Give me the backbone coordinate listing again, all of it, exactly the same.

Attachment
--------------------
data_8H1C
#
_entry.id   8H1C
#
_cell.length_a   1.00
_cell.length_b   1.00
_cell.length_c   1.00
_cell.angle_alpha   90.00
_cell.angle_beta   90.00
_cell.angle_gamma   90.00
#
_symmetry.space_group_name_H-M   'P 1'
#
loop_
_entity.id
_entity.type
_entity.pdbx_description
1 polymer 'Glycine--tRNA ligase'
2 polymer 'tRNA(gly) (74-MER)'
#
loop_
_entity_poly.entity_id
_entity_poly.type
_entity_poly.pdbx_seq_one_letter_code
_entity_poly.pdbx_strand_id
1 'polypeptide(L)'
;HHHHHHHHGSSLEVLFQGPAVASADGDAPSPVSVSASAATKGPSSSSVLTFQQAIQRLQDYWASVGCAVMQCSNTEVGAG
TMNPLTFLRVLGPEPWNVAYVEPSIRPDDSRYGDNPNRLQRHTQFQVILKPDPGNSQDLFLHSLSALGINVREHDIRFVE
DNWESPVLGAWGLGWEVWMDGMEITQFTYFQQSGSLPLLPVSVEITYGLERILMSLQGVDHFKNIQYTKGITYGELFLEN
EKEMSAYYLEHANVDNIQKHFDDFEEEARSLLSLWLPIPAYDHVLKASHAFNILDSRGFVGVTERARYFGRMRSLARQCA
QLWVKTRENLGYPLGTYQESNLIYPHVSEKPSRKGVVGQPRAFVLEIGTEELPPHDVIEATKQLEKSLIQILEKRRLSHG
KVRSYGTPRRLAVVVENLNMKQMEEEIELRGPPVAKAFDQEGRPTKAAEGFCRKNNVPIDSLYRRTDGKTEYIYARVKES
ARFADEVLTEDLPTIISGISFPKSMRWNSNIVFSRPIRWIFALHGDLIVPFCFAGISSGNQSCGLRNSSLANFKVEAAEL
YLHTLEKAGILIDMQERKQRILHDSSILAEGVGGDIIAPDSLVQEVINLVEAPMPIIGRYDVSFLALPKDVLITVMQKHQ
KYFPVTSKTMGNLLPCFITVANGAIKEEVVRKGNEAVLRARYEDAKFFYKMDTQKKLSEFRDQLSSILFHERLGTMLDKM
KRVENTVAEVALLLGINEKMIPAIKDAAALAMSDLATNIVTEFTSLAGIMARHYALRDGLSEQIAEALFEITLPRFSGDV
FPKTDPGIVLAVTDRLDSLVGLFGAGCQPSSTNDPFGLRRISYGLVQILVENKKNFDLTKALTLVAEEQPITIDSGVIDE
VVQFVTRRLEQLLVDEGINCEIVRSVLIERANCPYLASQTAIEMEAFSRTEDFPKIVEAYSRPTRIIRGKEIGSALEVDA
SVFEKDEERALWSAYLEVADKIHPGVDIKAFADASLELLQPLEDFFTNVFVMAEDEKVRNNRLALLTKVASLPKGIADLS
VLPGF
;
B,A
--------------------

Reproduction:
data_8H1C
#
_entry.id   8H1C
#
_cell.length_a   1.00
_cell.length_b   1.00
_cell.length_c   1.00
_cell.angle_alpha   90.00
_cell.angle_beta   90.00
_cell.angle_gamma   90.00
#
_symmetry.space_group_name_H-M   'P 1'
#
loop_
_entity.id
_entity.type
_entity.pdbx_description
1 polymer 'Glycine--tRNA ligase'
2 polymer 'tRNA(gly) (74-MER)'
#
loop_
_entity_poly.entity_id
_entity_poly.type
_entity_poly.pdbx_seq_one_letter_code
_entity_poly.pdbx_strand_id
1 'polypeptide(L)'
;HHHHHHHHGSSLEVLFQGPAVASADGDAPSPVSVSASAATKGPSSSSVLTFQQAIQRLQDYWASVGCAVMQCSNTEVGAG
TMNPLTFLRVLGPEPWNVAYVEPSIRPDDSRYGDNPNRLQRHTQFQVILKPDPGNSQDLFLHSLSALGINVREHDIRFVE
DNWESPVLGAWGLGWEVWMDGMEITQFTYFQQSGSLPLLPVSVEITYGLERILMSLQGVDHFKNIQYTKGITYGELFLEN
EKEMSAYYLEHANVDNIQKHFDDFEEEARSLLSLWLPIPAYDHVLKASHAFNILDSRGFVGVTERARYFGRMRSLARQCA
QLWVKTRENLGYPLGTYQESNLIYPHVSEKPSRKGVVGQPRAFVLEIGTEELPPHDVIEATKQLEKSLIQILEKRRLSHG
KVRSYGTPRRLAVVVENLNMKQMEEEIELRGPPVAKAFDQEGRPTKAAEGFCRKNNVPIDSLYRRTDGKTEYIYARVKES
ARFADEVLTEDLPTIISGISFPKSMRWNSNIVFSRPIRWIFALHGDLIVPFCFAGISSGNQSCGLRNSSLANFKVEAAEL
YLHTLEKAGILIDMQERKQRILHDSSILAEGVGGDIIAPDSLVQEVINLVEAPMPIIGRYDVSFLALPKDVLITVMQKHQ
KYFPVTSKTMGNLLPCFITVANGAIKEEVVRKGNEAVLRARYEDAKFFYKMDTQKKLSEFRDQLSSILFHERLGTMLDKM
KRVENTVAEVALLLGINEKMIPAIKDAAALAMSDLATNIVTEFTSLAGIMARHYALRDGLSEQIAEALFEITLPRFSGDV
FPKTDPGIVLAVTDRLDSLVGLFGAGCQPSSTNDPFGLRRISYGLVQILVENKKNFDLTKALTLVAEEQPITIDSGVIDE
VVQFVTRRLEQLLVDEGINCEIVRSVLIERANCPYLASQTAIEMEAFSRTEDFPKIVEAYSRPTRIIRGKEIGSALEVDA
SVFEKDEERALWSAYLEVADKIHPGVDIKAFADASLELLQPLEDFFTNVFVMAEDEKVRNNRLALLTKVASLPKGIADLS
VLPGF
;
B,A